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Slowly but surely there’s been a revolution going on in the towable market, and increasingly the ride of choice doesn’t tether you to a board or skis with bindings, but offers freedom. It’s wakeskating, a sport that requires only a relatively inexpensive board, no fancy bindings, and yes, the most familiar of tow vehicles.
Yup, unlike a wakeboarder that desires a big wake to launch from, wakeskaters actually prefer rides like a personal watercraft. They’re maneuverable, which makes for quick pickups of a downed rider, don’t put up wakes that will rock manmade obstacles floating in the water that said rider may desire to slide or bonk, and best of all, they don’t suck down the summer’s gas budget by July 4th.
If you haven’t tried it, you’re missing out. Wakeskating provides much of the same feeling as skateboarding, keeping your feet loose from the board to attempt tricks you could never imagine with feet placed firmly into bindings. Yet, wakeskating also leverages a lot of the same wakeboarding skills you may have already learned. Starts are similar, the towrope is familiar, and board control is accomplished with much the same technique. But instead of wheels and trucks, below you have a curved plank that can glide across the water’s surface.
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Intrigued? Here’s how to give wakeskating a shot this summer.
Getting out of the water and up riding on a wakeskate is essentially the same procedure as on a wakeboard. The obvious difference? Your feet aren’t locked into place. That means you must use a little of the force of the water to keep things secure at the start.
Start out in deep water, with the towrope handle in hand and the board perpendicular to your body at your feet. Floating on your back, lay your heels atop the board in a comfortable stance. Typically, about shoulder’s width apart works best. Next, pull in your knees into almost a sitting position, and straighten your arms. When you’re ready to go, signal the driver to gently apply the throttle, keeping those heels securely on the board. The water’s pressure will force the board against your feet, now making the rest of the process more like a wakeboard start.
After that brief initial slow roll, your driver should smoothly accelerate up to about 18 mph; beginners, or lighter riders, can get by at slower speeds. Don’t try to pull yourself up and out of the water. Instead, just remain in your knees bent crouch, and allow the PWC to pull you.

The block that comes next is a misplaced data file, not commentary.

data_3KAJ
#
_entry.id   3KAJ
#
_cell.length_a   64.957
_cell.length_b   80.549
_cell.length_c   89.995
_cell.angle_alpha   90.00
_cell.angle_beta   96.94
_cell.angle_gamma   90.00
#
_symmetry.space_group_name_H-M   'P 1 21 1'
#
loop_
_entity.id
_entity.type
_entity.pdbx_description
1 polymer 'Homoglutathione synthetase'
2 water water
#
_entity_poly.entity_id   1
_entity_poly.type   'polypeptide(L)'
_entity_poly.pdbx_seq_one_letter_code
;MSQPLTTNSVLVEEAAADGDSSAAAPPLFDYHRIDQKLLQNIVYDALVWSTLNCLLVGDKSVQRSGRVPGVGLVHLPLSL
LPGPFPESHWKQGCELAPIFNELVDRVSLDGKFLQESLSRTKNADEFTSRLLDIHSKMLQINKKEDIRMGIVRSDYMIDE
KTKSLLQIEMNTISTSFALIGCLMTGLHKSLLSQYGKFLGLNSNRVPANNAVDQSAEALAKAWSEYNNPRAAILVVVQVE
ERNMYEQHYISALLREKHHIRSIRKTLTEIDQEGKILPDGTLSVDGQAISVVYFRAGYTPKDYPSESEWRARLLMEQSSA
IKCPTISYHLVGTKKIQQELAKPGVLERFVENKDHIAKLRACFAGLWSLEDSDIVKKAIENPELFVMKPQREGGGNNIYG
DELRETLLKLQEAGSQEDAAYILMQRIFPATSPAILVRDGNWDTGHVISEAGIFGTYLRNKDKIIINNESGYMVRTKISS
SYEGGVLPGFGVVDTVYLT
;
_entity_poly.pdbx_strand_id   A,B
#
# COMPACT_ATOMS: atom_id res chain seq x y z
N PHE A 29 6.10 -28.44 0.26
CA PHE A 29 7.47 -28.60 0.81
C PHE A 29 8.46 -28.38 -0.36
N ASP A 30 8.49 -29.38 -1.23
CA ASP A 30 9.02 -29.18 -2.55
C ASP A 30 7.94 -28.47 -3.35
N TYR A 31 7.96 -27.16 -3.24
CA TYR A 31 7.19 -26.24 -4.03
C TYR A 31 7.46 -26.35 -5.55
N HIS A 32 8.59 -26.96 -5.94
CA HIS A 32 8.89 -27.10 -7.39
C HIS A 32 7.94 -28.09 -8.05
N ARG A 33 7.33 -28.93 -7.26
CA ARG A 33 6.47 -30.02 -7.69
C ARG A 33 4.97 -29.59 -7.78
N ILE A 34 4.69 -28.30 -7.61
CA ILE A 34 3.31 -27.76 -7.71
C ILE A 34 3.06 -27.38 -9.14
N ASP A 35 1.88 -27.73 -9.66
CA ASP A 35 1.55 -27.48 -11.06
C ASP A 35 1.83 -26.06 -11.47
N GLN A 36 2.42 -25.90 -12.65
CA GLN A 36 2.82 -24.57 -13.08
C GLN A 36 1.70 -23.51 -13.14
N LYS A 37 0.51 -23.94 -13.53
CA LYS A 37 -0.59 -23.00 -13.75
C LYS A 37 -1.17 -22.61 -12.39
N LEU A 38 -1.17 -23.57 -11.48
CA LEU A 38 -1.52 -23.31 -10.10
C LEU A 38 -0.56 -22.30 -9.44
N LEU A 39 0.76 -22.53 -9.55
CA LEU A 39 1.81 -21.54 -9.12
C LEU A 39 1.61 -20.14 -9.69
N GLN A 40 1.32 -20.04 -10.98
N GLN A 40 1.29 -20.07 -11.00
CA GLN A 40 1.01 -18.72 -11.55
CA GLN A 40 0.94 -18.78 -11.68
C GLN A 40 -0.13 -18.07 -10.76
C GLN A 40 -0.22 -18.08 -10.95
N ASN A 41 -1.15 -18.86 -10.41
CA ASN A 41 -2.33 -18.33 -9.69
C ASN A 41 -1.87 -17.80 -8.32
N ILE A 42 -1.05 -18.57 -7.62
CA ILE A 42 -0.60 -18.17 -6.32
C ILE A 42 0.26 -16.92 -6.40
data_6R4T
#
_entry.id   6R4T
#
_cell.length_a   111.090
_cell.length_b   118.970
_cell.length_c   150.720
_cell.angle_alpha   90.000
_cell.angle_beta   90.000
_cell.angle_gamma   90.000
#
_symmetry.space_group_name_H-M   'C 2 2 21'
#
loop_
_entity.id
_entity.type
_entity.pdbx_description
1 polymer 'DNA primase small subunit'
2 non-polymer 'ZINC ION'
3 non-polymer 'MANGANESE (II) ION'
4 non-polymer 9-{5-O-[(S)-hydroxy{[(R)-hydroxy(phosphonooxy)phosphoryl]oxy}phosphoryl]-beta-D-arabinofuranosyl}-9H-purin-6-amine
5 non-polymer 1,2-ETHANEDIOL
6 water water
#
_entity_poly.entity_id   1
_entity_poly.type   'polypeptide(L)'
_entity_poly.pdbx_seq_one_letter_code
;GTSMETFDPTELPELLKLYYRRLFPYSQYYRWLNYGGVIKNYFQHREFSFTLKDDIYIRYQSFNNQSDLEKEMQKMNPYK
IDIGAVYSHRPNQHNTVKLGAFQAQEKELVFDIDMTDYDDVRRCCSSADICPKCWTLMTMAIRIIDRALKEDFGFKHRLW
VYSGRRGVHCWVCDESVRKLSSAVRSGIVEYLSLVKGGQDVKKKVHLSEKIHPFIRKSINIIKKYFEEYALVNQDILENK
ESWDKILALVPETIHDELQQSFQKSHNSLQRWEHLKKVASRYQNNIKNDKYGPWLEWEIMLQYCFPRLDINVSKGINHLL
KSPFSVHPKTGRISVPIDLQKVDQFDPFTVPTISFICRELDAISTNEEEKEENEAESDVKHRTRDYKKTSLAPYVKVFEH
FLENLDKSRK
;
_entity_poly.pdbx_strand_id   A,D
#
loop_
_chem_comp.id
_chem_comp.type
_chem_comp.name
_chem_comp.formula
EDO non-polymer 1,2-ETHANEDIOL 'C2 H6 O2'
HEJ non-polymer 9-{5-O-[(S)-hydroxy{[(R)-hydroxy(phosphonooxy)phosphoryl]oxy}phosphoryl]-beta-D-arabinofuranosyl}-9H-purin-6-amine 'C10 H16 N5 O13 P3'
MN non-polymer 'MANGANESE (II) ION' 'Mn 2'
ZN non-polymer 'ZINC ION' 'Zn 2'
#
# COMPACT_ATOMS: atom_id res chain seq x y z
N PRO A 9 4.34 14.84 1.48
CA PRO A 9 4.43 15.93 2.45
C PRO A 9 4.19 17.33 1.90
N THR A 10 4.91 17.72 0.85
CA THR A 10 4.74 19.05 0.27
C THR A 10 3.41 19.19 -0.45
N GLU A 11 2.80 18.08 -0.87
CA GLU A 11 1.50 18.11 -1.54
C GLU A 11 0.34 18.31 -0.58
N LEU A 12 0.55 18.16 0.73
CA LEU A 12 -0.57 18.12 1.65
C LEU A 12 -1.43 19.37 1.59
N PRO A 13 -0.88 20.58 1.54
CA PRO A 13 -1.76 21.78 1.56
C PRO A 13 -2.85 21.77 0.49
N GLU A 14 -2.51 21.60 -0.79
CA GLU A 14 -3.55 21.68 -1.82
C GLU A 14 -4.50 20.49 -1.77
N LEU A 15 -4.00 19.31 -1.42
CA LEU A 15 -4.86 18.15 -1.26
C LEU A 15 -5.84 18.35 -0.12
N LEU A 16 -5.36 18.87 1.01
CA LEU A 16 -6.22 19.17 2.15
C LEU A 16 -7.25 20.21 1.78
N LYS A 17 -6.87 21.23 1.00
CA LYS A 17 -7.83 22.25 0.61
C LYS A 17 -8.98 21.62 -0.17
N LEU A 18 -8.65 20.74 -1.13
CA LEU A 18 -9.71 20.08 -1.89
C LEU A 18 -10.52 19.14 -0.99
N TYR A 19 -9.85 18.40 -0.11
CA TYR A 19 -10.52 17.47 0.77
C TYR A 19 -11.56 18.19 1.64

Maintain that sitting stance all the way out of the water, with your weight centered directly over the board. As you get pulled forward, your butt will naturally move forward toward your heels, leaving you almost in a squat. Once atop the water’s surface, stand up gradually, pivoting one foot forward toward your PWC, and rotating your body so that your hips are running parallel to the boat’s direction.
A good tip is to point your lead hip at the tow handle, or stern of your PWC; this will help keep your body in the appropriate sideways stance. Don’t look down at your feet. Instead, look toward the boat to best maintain your balance.
Step 3…And Beyond
Once you’re underway and in control, simply take some time to get used to the board. Like a wakeboard, wakeskates typically have fins, but much of the actual control of the board comes from edging. Practice alternately weighting your heels and toes to sink either your toeside or heelside edge, and note the response from the board. Once you’re confident, move on to venture outside the wake. Ultimately, you can bring a whole variety of street tricks to the water.
Looking for inspiration? Check out the Sea-Doo/Nike 6 “Doo It” videos on YouTube. The brand has been closely involved with wakeskating since the beginning, and instructional videos span the gamut from getting up to performing advanced tricks.
But above all, just have fun. You don’t have to be the waterlogged equivalent of Tony Hawk to enjoy wakeskating.
But then again, it certainly couldn’t hurt…
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Sea-Doo, Nike Wakeskate riders produce on-line videos
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